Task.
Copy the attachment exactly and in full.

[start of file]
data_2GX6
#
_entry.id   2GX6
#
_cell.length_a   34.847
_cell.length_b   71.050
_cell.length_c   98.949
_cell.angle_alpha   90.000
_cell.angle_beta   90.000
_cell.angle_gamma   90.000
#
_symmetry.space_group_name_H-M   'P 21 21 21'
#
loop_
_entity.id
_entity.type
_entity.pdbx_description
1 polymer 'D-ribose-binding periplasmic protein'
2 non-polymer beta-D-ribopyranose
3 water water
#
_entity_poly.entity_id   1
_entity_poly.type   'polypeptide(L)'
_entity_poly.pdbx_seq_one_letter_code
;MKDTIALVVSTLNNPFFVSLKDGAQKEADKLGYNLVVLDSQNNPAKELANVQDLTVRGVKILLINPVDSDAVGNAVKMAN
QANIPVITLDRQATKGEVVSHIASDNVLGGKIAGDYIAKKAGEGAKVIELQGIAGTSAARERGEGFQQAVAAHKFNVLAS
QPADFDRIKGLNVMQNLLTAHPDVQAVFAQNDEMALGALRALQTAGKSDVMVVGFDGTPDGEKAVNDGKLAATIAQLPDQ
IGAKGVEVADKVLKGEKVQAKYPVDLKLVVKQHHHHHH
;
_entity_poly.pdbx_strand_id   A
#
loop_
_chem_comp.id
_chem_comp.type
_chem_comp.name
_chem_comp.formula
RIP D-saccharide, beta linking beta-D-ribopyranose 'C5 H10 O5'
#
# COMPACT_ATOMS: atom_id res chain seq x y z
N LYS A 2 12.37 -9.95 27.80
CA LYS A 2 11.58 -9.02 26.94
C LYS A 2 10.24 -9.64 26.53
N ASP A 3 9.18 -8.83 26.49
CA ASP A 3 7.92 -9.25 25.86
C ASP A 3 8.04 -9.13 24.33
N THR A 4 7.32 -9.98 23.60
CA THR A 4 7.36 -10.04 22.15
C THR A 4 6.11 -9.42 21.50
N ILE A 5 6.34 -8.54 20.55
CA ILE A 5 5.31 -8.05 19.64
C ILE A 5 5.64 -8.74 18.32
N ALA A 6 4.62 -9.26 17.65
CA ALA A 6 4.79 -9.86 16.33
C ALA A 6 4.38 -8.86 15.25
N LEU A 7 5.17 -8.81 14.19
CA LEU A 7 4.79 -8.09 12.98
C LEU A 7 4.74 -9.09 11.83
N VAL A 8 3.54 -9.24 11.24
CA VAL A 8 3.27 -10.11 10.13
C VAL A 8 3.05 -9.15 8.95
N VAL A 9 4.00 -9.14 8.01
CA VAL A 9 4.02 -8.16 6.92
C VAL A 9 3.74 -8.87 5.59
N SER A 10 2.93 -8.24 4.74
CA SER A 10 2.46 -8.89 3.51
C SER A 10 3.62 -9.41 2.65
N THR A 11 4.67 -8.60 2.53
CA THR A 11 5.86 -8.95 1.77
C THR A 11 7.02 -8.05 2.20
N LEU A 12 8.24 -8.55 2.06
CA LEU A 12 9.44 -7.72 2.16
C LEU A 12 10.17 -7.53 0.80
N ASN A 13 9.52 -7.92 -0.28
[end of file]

data_2GX6
#
_entry.id   2GX6
#
_cell.length_a   34.847
_cell.length_b   71.050
_cell.length_c   98.949
_cell.angle_alpha   90.000
_cell.angle_beta   90.000
_cell.angle_gamma   90.000
#
_symmetry.space_group_name_H-M   'P 21 21 21'
#
loop_
_entity.id
_entity.type
_entity.pdbx_description
1 polymer 'D-ribose-binding periplasmic protein'
2 non-polymer beta-D-ribopyranose
3 water water
#
_entity_poly.entity_id   1
_entity_poly.type   'polypeptide(L)'
_entity_poly.pdbx_seq_one_letter_code
;MKDTIALVVSTLNNPFFVSLKDGAQKEADKLGYNLVVLDSQNNPAKELANVQDLTVRGVKILLINPVDSDAVGNAVKMAN
QANIPVITLDRQATKGEVVSHIASDNVLGGKIAGDYIAKKAGEGAKVIELQGIAGTSAARERGEGFQQAVAAHKFNVLAS
QPADFDRIKGLNVMQNLLTAHPDVQAVFAQNDEMALGALRALQTAGKSDVMVVGFDGTPDGEKAVNDGKLAATIAQLPDQ
IGAKGVEVADKVLKGEKVQAKYPVDLKLVVKQHHHHHH
;
_entity_poly.pdbx_strand_id   A
#
loop_
_chem_comp.id
_chem_comp.type
_chem_comp.name
_chem_comp.formula
RIP D-saccharide, beta linking beta-D-ribopyranose 'C5 H10 O5'
#
# COMPACT_ATOMS: atom_id res chain seq x y z
N LYS A 2 12.37 -9.95 27.80
CA LYS A 2 11.58 -9.02 26.94
C LYS A 2 10.24 -9.64 26.53
N ASP A 3 9.18 -8.83 26.49
CA ASP A 3 7.92 -9.25 25.86
C ASP A 3 8.04 -9.13 24.33
N THR A 4 7.32 -9.98 23.60
CA THR A 4 7.36 -10.04 22.15
C THR A 4 6.11 -9.42 21.50
N ILE A 5 6.34 -8.54 20.55
CA ILE A 5 5.31 -8.05 19.64
C ILE A 5 5.64 -8.74 18.32
N ALA A 6 4.62 -9.26 17.65
CA ALA A 6 4.79 -9.86 16.33
C ALA A 6 4.38 -8.86 15.25
N LEU A 7 5.17 -8.81 14.19
CA LEU A 7 4.79 -8.09 12.98
C LEU A 7 4.74 -9.09 11.83
N VAL A 8 3.54 -9.24 11.24
CA VAL A 8 3.27 -10.11 10.13
C VAL A 8 3.05 -9.15 8.95
N VAL A 9 4.00 -9.14 8.01
CA VAL A 9 4.02 -8.16 6.92
C VAL A 9 3.74 -8.87 5.59
N SER A 10 2.93 -8.24 4.74
CA SER A 10 2.46 -8.89 3.51
C SER A 10 3.62 -9.41 2.65
N THR A 11 4.67 -8.60 2.53
CA THR A 11 5.86 -8.95 1.77
C THR A 11 7.02 -8.05 2.20
N LEU A 12 8.24 -8.55 2.06
CA LEU A 12 9.44 -7.72 2.16
C LEU A 12 10.17 -7.53 0.80
N ASN A 13 9.52 -7.92 -0.28